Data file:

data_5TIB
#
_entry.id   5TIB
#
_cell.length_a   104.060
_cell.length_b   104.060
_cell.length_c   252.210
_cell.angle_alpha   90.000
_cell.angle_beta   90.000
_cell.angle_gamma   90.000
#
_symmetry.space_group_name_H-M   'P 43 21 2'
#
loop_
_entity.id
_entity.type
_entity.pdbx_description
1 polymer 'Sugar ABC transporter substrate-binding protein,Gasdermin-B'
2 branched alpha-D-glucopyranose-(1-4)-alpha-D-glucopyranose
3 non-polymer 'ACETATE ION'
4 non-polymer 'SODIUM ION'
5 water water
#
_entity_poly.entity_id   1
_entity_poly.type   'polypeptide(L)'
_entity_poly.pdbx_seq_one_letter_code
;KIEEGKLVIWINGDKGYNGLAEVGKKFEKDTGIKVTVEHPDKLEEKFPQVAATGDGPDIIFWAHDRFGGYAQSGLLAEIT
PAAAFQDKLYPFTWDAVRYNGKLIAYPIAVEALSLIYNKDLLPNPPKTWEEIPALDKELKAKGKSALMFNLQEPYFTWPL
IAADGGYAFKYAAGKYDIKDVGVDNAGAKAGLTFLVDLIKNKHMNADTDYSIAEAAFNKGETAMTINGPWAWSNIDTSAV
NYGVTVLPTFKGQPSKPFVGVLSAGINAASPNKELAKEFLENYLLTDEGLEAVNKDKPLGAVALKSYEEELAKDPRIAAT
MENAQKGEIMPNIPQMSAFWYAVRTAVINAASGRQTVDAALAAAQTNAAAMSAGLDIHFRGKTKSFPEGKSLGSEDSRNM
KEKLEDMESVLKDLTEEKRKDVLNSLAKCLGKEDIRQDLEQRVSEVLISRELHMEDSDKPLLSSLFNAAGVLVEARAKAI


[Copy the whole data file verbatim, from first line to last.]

data_5TIB
#
_entry.id   5TIB
#
_cell.length_a   104.060
_cell.length_b   104.060
_cell.length_c   252.210
_cell.angle_alpha   90.000
_cell.angle_beta   90.000
_cell.angle_gamma   90.000
#
_symmetry.space_group_name_H-M   'P 43 21 2'
#
loop_
_entity.id
_entity.type
_entity.pdbx_description
1 polymer 'Sugar ABC transporter substrate-binding protein,Gasdermin-B'
2 branched alpha-D-glucopyranose-(1-4)-alpha-D-glucopyranose
3 non-polymer 'ACETATE ION'
4 non-polymer 'SODIUM ION'
5 water water
#
_entity_poly.entity_id   1
_entity_poly.type   'polypeptide(L)'
_entity_poly.pdbx_seq_one_letter_code
;KIEEGKLVIWINGDKGYNGLAEVGKKFEKDTGIKVTVEHPDKLEEKFPQVAATGDGPDIIFWAHDRFGGYAQSGLLAEIT
PAAAFQDKLYPFTWDAVRYNGKLIAYPIAVEALSLIYNKDLLPNPPKTWEEIPALDKELKAKGKSALMFNLQEPYFTWPL
IAADGGYAFKYAAGKYDIKDVGVDNAGAKAGLTFLVDLIKNKHMNADTDYSIAEAAFNKGETAMTINGPWAWSNIDTSAV
NYGVTVLPTFKGQPSKPFVGVLSAGINAASPNKELAKEFLENYLLTDEGLEAVNKDKPLGAVALKSYEEELAKDPRIAAT
MENAQKGEIMPNIPQMSAFWYAVRTAVINAASGRQTVDAALAAAQTNAAAMSAGLDIHFRGKTKSFPEGKSLGSEDSRNM
KEKLEDMESVLKDLTEEKRKDVLNSLAKCLGKEDIRQDLEQRVSEVLISRELHMEDSDKPLLSSLFNAAGVLVEARAKAI